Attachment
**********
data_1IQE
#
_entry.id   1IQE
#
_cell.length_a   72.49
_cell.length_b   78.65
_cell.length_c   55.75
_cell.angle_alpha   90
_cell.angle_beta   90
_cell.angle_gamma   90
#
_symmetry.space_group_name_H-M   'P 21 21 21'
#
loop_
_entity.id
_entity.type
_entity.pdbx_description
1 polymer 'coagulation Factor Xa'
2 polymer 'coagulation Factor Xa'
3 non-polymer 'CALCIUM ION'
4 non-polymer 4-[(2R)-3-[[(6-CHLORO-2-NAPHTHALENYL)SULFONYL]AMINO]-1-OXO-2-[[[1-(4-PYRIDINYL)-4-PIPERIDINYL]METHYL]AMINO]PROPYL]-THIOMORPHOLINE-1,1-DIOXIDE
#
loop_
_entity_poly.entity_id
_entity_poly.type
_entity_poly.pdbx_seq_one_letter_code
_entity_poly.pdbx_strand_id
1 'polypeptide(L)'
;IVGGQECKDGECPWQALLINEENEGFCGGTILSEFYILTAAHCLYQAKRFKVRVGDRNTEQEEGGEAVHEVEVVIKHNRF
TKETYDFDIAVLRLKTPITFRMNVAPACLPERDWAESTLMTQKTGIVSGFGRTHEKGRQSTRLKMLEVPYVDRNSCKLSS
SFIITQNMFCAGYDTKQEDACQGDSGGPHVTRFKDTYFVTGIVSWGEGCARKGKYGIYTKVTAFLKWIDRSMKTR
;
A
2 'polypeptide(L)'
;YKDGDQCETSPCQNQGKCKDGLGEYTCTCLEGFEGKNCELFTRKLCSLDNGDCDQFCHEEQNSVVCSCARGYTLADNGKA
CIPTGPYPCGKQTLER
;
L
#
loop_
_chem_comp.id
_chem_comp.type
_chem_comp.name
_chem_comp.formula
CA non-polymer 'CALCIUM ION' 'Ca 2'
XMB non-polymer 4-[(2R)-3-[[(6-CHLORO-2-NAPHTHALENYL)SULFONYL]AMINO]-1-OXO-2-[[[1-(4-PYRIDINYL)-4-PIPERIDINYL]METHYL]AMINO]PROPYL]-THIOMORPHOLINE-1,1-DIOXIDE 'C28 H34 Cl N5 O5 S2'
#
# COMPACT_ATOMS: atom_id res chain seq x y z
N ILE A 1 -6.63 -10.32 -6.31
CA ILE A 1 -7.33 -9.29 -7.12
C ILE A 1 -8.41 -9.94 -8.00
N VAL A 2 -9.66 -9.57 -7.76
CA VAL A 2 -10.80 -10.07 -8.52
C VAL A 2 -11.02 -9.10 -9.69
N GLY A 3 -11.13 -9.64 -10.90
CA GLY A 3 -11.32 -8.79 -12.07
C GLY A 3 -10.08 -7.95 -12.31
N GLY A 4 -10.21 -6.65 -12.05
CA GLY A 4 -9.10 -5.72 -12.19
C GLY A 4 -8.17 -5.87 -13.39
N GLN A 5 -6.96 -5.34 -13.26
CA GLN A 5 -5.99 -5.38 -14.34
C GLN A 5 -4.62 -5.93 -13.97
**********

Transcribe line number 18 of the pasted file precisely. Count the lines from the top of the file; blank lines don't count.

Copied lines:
1 polymer 'coagulation Factor Xa'